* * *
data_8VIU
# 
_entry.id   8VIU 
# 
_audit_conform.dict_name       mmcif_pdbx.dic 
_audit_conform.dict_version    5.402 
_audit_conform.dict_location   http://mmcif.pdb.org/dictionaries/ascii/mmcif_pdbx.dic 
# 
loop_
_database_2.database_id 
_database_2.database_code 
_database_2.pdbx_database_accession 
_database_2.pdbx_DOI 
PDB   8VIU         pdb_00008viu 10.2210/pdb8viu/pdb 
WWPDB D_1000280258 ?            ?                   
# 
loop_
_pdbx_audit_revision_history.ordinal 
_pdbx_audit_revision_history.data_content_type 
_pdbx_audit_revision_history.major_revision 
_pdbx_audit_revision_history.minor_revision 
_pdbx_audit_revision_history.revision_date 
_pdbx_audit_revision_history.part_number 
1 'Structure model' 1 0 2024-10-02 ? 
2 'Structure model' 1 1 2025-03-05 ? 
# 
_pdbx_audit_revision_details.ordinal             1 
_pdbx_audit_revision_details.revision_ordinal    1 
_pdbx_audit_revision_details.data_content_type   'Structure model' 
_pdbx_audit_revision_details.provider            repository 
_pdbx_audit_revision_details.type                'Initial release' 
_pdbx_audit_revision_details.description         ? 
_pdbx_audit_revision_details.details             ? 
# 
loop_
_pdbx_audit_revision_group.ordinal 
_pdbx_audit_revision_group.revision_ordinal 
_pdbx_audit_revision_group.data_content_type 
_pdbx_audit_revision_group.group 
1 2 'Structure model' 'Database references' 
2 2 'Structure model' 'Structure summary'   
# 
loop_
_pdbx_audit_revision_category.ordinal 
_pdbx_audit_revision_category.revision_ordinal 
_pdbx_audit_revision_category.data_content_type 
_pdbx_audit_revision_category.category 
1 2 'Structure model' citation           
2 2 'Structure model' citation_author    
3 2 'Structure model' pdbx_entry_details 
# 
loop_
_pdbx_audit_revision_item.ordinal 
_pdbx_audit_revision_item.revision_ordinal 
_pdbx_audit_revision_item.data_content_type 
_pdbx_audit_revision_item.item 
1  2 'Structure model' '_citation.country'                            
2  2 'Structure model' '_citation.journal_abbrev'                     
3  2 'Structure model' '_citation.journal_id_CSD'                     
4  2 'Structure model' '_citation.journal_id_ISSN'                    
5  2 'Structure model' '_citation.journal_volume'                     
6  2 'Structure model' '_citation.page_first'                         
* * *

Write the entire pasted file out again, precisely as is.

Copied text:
data_8VIU
# 
_entry.id   8VIU 
# 
_audit_conform.dict_name       mmcif_pdbx.dic 
_audit_conform.dict_version    5.402 
_audit_conform.dict_location   http://mmcif.pdb.org/dictionaries/ascii/mmcif_pdbx.dic 
# 
loop_
_database_2.database_id 
_database_2.database_code 
_database_2.pdbx_database_accession 
_database_2.pdbx_DOI 
PDB   8VIU         pdb_00008viu 10.2210/pdb8viu/pdb 
WWPDB D_1000280258 ?            ?                   
# 
loop_
_pdbx_audit_revision_history.ordinal 
_pdbx_audit_revision_history.data_content_type 
_pdbx_audit_revision_history.major_revision 
_pdbx_audit_revision_history.minor_revision 
_pdbx_audit_revision_history.revision_date 
_pdbx_audit_revision_history.part_number 
1 'Structure model' 1 0 2024-10-02 ? 
2 'Structure model' 1 1 2025-03-05 ? 
# 
_pdbx_audit_revision_details.ordinal             1 
_pdbx_audit_revision_details.revision_ordinal    1 
_pdbx_audit_revision_details.data_content_type   'Structure model' 
_pdbx_audit_revision_details.provider            repository 
_pdbx_audit_revision_details.type                'Initial release' 
_pdbx_audit_revision_details.description         ? 
_pdbx_audit_revision_details.details             ? 
# 
loop_
_pdbx_audit_revision_group.ordinal 
_pdbx_audit_revision_group.revision_ordinal 
_pdbx_audit_revision_group.data_content_type 
_pdbx_audit_revision_group.group 
1 2 'Structure model' 'Database references' 
2 2 'Structure model' 'Structure summary'   
# 
loop_
_pdbx_audit_revision_category.ordinal 
_pdbx_audit_revision_category.revision_ordinal 
_pdbx_audit_revision_category.data_content_type 
_pdbx_audit_revision_category.category 
1 2 'Structure model' citation           
2 2 'Structure model' citation_author    
3 2 'Structure model' pdbx_entry_details 
# 
loop_
_pdbx_audit_revision_item.ordinal 
_pdbx_audit_revision_item.revision_ordinal 
_pdbx_audit_revision_item.data_content_type 
_pdbx_audit_revision_item.item 
1  2 'Structure model' '_citation.country'                            
2  2 'Structure model' '_citation.journal_abbrev'                     
3  2 'Structure model' '_citation.journal_id_CSD'                     
4  2 'Structure model' '_citation.journal_id_ISSN'                    
5  2 'Structure model' '_citation.journal_volume'                     
6  2 'Structure model' '_citation.page_first'                         